Saturday, October 22, 2005


Templates for cases are complete with history, gross, microscopic and diagnosis. The following are examples of some gross only cases with an explanation of the goals in examination:

Rectus Muscle for ID only
Rectus muscles receive a gross description after viewing under the dissecting microscope. The high magnification under the dissecting microscope is of the same order of magnitude (usually greater) than the low magnification at the compound microscope. During the gross examination the resident should try to identify tendon which is white and usually quite abundant with striations that run parallel to the apparent short axis (arrow 1 in the figure). Muscle appears tan and is usually most abundant at one edge (arrowhead 2 in the figure. The length of the muscle removed needs to be documented accurately. Since the extraocular muscle is quite wide in vivo (about 9 mm) but the length resected quite small (usually 2-4 mm), the axis of the apparent width of the gross specimen corresponds to that of the length in the orbit. This is especially evident when one sees the striations running in the short axis of the specimen. In the figure striations are obvious both in muscle and tendon (arrows 1 and 2) and therefore the muscle length is actually the distance between the arrowheads marked 3. In the body the long axis of the muscle is oriented parallel to arrow 3.

Gross description:
Specimen 1, in formalin, labeled "right lateral rectus muscle" consists of one rectangular red and white fragment measuring 9 x 2 x 2mm in greatest dimensions. Under the dissecting microscope the external surface has fibrous white strands which are parallel and longitudinally oriented, adipose tissue, and blood vessels.
Dx: Muscle and fibrous tissue, "right lateral rectus muscle" (resection) - muscle and tendon

For more detail see this link.

Intraocular Lenses
An accurate diagram of the IOL should be drawn out. Note the type of lens if you know it; otherwise make your description accurate enough that one could draw a picture from your words. Note any tissue adherent to the lens and process tissue for appropriate histologic sections. Describe the shape, size, and color of optic and note any defects. The flexibility of the lens gives a clue whether it is made of polymethylmethacrylate (PMMA is hard) or silcone (soft). This should be indicated. Note the color, shape, size, and position of haptics (L-shaped, closed loop, etc. for anterior chamber lenses; C-shaped, J-shaped for posterior lenses). Note evidence of broken / amputated haptic or transected optic (often done to get the lens out of the eye). Note positioning holes, their size and position. Intraocular lenses are stored for 6-9 months! Restor Lenses should be saved for possible return to the patient for rebate.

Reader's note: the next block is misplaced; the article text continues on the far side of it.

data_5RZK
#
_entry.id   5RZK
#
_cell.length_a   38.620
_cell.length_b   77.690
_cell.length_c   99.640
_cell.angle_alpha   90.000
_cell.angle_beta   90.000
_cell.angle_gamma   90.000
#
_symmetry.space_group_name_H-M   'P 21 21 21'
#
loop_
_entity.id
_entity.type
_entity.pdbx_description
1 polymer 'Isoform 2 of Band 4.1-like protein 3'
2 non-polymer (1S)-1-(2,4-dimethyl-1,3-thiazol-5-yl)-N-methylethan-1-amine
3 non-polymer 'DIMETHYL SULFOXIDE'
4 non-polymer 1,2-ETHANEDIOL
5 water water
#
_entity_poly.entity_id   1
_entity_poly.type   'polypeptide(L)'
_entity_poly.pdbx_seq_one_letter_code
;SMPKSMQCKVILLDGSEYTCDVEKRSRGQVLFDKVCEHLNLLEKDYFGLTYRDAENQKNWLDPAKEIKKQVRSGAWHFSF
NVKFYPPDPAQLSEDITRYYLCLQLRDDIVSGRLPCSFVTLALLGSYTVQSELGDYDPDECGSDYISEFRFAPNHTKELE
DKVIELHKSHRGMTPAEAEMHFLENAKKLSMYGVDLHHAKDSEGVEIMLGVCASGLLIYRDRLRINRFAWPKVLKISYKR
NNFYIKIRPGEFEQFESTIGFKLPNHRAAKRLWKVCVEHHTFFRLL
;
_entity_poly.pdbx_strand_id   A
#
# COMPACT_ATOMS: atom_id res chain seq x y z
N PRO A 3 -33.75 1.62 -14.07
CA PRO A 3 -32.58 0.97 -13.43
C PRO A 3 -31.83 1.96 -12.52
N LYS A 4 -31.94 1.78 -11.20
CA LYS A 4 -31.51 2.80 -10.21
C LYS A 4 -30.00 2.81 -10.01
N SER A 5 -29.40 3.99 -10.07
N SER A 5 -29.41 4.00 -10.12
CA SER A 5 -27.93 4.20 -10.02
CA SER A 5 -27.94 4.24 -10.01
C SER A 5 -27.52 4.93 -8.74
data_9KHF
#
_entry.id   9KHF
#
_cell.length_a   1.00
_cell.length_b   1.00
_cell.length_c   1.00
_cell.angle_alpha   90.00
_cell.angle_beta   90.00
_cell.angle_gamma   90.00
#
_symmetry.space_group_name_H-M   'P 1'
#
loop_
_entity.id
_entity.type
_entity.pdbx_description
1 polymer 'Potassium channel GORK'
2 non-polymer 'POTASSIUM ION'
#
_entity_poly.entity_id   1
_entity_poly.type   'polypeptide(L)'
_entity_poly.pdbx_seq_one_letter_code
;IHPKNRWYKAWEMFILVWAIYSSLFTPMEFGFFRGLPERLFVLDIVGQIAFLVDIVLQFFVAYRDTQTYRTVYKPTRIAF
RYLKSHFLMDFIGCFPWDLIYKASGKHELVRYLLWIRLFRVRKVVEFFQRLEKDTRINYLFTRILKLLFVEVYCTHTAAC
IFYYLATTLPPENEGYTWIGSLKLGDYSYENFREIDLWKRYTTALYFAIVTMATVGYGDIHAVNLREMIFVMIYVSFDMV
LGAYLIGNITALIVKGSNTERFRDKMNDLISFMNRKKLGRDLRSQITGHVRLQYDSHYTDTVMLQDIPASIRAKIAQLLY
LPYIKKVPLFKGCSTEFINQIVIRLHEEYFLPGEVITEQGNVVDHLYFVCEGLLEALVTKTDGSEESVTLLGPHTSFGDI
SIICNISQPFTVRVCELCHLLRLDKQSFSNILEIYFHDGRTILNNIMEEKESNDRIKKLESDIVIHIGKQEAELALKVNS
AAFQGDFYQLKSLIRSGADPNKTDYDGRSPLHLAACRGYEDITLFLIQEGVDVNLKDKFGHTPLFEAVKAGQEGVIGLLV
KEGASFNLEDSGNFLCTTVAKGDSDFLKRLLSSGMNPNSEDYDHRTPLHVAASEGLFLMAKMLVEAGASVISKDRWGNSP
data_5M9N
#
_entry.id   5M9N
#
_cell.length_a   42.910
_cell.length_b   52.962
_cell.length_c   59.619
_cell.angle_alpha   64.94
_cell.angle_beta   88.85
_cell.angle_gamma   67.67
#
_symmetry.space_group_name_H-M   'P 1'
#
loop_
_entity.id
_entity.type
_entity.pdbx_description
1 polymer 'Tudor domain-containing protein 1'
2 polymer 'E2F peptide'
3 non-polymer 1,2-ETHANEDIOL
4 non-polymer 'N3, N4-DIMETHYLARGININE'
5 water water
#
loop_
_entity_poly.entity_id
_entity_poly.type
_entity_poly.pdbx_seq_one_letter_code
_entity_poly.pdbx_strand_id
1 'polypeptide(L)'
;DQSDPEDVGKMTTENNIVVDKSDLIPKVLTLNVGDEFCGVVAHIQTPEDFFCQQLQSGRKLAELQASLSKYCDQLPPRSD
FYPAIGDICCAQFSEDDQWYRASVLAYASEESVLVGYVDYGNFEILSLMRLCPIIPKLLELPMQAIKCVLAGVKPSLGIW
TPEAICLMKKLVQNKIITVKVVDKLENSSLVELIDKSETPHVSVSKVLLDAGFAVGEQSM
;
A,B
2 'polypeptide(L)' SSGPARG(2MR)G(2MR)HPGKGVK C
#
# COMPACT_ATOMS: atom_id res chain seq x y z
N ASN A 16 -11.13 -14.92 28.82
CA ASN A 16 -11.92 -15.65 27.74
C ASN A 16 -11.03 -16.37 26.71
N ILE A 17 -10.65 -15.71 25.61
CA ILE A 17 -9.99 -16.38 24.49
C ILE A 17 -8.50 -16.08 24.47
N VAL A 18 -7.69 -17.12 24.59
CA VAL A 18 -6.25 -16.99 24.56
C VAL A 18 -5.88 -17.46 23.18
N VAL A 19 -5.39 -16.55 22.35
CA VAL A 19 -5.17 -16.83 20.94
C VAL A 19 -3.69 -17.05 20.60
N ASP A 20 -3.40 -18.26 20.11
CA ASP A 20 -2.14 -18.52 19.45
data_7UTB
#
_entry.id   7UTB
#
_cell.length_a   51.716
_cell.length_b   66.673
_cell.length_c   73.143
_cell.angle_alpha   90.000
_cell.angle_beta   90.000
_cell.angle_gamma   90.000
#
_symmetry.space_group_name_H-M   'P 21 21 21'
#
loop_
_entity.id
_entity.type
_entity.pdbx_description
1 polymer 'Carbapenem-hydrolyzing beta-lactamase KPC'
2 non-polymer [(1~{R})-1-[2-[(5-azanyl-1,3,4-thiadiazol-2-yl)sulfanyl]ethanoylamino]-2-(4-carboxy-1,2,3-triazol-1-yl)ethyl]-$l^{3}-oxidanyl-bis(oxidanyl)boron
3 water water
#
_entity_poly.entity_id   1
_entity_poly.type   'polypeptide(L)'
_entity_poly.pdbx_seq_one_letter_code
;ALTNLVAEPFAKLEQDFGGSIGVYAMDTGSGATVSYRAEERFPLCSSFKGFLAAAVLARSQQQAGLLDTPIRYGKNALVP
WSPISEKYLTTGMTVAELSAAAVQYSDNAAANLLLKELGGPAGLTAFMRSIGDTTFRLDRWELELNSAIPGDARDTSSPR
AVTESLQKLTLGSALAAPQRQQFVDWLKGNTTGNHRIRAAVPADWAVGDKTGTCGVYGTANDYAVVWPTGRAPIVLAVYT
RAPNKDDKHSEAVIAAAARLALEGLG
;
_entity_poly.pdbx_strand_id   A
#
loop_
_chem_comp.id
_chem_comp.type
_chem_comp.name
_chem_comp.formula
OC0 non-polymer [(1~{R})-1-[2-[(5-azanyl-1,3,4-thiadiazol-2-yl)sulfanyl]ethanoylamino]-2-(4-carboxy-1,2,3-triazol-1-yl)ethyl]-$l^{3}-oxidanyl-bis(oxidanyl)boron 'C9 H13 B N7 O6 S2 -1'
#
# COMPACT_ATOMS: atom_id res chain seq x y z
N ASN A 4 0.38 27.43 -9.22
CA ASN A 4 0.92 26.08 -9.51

Gross Description:
Specimen 1, in formalin, labeled "IOL, OS" consists of a clear synthetic hard device measuring 13 mm in overall length with a round clear optic that measures 6 x 5 x 1 mm. There is a positioning hole in the periphery. The lens is a 3 piece style; two blue J-shaped haptics extend from the periphery of the optic 180 degrees apart. The optic shows some pitting on the posterior surface.

Diagnosis: Synthetic device, "IOL, OS" (removal) - synthetic intraocular lens, posterior chamber style

Lenses (native)
Cataractous lenses are carefully examined with a stereomicroscope. It is important to note the color (yellow, yellow-white, or brunescent), the degree of opacification, and the diameter of the lens. You can calibrate the degree of opacification by trying to read newsprint through the lens. The lenses are then shelved for temporary storage (3 months), then discarded. No histologic sections need to be taken unless specifically requested or if there is an interesting finding such as a congenital anomaly, infection (like rubella, fungus, or bacteria) or tissue attached to the lens that would be important to document.


Unless otherwise ordered, the tissue or material for gross examination (identification) will be stored temporarily (i.e. 3 months) and then discarded. Exercise caution in the following instances:

Despite the instructions "ID ONLY" by the surgeon the pathologist must use his own judgment. If a lesion of possible clinical significance is encountered, it must be submitted and processed for microscopic diagnosis.

If a piece of tissue, "hardware", or the like has potential medico-legal significance (e.g. intraocular foreign body), the specimen must be marked "store permanent". Hardware of this type are stored indefinitely in either fixative, alcohol, or dry in a plastic bag. ALL NON-METALLIC AND METALLIC FOREIGN BODIES SHOULD BE "STORED". Bullet fragments are routinely requested by the police months to years after their removal from the eye. All metal fragments must be tested with a magnet. The report must indicate whether the fragment is magnetic. While the storage is not “permanent” it should be in keeping with institutional standards compliant with state regulations.

A procedure sometimes used by the surgical pathologist is the "block only" category. Such specimens are embedded in paraffin, plastic, etc. and stored as such without microsectioning. This might be used for example when one had a large tumor of possible future teaching value or again, tissue of potential medico-legal significance. When blocked in paraffin or plastic the tissue can be stored virtually "forever".